Shiri Berg: Lidocaïne gel is a low risk easy to use anesthetic? (part 2)

Shiri_BergShiri Berg died January 5 2005, because of an Lidocaïne overdose, which she applied herself just before she had an appointment for hair removal laser treatment at a spa. 

From my own experience, I can tell you, medical doctors usually cover each other, even when a serious mistake has been made. I am no expert on anesthesia, but in this case I do not understand what serious mistakes were made.

Lidocaïne-Tetracaïne is a standard drug to apply on the skin for laser treatment. It is odd how a medical board blames doctors in the media for having given these drugs to a patient. Yes, they should have examined her before prescribing medicines… Yes, they should have given her explanations about how to use it: but it still is a standard drug with hardly any side effects (risks), given to a student in biochemistry, who seeks treatment in hair removal. This combination of anesthetic is actually favorable because of its ease of use and mild side effects compared to other drugs. In fact, Lidocaïne is one of the most common anesthetics used for skin treatments. It should have gone okay.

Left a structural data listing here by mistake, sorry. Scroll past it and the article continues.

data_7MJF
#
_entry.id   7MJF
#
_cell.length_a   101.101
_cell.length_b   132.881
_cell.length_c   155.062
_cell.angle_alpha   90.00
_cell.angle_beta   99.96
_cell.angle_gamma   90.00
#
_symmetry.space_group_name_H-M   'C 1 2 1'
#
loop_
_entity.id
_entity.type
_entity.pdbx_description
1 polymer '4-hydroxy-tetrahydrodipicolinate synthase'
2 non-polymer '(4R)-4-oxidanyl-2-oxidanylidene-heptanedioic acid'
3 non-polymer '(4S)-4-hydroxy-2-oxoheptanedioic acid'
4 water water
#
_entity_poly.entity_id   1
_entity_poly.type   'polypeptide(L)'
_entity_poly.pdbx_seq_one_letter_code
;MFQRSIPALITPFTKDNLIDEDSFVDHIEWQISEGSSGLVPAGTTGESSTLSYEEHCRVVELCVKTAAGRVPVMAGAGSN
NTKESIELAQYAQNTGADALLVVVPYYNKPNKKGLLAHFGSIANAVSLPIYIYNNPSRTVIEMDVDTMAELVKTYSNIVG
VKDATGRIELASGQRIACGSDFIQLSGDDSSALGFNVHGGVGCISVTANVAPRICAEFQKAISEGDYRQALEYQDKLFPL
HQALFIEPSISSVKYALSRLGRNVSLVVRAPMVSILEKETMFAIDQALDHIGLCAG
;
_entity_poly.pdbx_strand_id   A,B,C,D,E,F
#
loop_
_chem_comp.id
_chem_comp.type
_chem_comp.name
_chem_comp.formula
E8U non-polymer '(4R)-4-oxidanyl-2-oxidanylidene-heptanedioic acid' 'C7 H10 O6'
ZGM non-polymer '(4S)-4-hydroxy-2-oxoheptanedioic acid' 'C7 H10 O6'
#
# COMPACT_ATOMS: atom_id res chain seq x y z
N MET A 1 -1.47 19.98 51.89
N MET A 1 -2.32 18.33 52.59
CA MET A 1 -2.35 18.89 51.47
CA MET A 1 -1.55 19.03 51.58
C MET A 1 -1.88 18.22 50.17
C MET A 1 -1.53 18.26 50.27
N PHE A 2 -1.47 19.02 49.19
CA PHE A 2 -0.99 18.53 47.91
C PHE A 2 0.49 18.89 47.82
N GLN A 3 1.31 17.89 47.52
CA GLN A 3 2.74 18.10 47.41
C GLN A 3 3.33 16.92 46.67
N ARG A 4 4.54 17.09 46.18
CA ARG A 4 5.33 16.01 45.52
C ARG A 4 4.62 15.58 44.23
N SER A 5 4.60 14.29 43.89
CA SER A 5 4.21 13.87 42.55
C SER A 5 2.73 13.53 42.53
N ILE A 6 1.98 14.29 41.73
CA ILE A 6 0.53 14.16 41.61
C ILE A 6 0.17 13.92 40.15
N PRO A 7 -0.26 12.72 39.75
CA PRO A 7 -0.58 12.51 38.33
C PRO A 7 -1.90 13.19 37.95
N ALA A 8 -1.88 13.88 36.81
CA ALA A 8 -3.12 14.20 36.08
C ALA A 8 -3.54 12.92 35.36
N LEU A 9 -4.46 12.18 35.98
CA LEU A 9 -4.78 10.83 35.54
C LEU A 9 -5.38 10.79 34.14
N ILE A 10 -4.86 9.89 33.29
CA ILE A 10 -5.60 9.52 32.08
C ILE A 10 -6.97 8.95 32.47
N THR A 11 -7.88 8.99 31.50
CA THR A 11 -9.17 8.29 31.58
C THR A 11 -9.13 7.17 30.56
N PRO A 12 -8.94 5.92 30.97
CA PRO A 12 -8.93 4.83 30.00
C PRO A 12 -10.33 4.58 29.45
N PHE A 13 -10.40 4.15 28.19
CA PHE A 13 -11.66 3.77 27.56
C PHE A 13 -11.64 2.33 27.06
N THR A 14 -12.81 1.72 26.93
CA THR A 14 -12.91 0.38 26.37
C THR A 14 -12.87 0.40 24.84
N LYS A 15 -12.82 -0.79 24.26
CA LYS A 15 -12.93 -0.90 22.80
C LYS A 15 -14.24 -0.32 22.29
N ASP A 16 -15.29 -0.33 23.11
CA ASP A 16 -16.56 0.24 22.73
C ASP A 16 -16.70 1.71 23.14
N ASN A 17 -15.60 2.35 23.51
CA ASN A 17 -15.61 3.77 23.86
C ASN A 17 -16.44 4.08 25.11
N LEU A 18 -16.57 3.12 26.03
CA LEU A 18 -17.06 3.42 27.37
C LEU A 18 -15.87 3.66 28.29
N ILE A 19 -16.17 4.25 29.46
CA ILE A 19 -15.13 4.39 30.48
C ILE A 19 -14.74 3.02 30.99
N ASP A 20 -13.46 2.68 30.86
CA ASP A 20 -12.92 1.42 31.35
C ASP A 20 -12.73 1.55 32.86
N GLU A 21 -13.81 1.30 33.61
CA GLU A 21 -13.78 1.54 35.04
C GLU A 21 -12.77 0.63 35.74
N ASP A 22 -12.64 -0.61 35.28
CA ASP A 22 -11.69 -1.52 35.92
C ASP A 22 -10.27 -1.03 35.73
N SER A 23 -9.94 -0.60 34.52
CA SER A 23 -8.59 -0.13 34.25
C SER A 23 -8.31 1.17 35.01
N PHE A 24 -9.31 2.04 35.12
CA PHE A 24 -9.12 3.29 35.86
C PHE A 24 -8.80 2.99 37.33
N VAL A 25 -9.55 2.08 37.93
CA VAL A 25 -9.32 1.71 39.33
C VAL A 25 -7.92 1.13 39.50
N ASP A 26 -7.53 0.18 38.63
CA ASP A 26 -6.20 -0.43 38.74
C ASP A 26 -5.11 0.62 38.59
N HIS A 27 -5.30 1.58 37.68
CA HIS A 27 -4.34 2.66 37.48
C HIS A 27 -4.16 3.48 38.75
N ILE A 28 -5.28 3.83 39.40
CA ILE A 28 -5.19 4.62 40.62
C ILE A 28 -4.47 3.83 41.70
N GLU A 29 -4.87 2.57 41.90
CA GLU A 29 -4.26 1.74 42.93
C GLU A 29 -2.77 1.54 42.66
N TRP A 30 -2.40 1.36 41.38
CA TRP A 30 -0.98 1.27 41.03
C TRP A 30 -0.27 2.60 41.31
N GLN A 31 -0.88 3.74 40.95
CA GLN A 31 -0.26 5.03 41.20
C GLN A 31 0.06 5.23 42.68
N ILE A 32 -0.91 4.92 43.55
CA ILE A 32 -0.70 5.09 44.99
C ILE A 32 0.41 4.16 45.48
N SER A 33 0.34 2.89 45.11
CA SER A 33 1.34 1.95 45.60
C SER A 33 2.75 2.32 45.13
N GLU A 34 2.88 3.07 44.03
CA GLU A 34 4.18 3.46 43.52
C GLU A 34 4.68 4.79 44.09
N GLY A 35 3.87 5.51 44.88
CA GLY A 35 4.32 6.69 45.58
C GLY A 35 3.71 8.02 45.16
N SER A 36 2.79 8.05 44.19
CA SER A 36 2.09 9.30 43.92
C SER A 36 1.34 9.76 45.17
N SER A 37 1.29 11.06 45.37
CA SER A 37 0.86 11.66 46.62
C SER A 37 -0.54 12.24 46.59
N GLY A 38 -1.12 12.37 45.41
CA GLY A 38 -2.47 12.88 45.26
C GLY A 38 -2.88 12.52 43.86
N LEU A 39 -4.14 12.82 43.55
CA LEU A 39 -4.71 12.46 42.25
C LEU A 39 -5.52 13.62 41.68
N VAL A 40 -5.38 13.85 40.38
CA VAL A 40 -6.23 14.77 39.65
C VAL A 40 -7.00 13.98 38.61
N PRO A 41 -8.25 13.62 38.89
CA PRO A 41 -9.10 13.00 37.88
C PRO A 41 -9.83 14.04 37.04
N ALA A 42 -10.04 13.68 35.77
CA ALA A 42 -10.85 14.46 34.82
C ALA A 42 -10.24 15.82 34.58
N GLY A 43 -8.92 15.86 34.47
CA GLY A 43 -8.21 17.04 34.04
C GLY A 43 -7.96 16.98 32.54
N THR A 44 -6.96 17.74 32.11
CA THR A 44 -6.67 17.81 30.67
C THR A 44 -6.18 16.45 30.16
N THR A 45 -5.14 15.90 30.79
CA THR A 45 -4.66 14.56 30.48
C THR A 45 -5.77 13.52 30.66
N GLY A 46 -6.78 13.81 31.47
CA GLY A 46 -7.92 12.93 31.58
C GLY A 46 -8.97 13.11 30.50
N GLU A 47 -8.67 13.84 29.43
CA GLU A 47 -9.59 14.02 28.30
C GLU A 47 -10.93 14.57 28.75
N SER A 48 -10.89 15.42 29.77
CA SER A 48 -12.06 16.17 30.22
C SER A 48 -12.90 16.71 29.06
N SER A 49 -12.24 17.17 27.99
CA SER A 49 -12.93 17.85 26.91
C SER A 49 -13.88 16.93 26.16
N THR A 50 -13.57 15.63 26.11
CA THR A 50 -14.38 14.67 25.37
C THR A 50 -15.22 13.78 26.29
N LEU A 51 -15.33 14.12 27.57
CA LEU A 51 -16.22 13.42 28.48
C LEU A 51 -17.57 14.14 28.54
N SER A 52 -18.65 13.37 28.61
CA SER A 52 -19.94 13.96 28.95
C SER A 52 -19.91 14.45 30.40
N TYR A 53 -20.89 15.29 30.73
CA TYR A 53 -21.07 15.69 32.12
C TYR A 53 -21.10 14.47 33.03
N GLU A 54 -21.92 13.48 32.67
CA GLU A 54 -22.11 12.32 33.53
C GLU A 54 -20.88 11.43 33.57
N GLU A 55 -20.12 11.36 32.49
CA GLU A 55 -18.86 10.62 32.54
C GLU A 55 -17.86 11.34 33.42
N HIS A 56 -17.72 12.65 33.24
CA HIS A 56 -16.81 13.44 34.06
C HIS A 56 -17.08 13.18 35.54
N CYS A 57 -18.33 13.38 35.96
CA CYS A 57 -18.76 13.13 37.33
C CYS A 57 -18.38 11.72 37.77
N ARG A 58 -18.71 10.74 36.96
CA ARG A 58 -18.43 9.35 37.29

Lidocaïne has a local effect and is usually not taken in by the body systems (only the skin). While the risk of further absorption of lidocaine is low, side effects of deeper absorptions include dizziness, drowsiness, muscle twitches, seizures, respiratory distress, loss of consciousness, and cardiac arrest. She is a biochemistry student. She could have realized, the gel likely was causing her feeling woozy. The advantage of a gel over creme is, that gel is more easy to take of the skin. She could have gotten rid of the gel. She did not. Somehow she was found with her legs covered in gel and plastics. When she is able to pull over the car, when she feels woozy, she is also able to take off most gel? Unfortunately.

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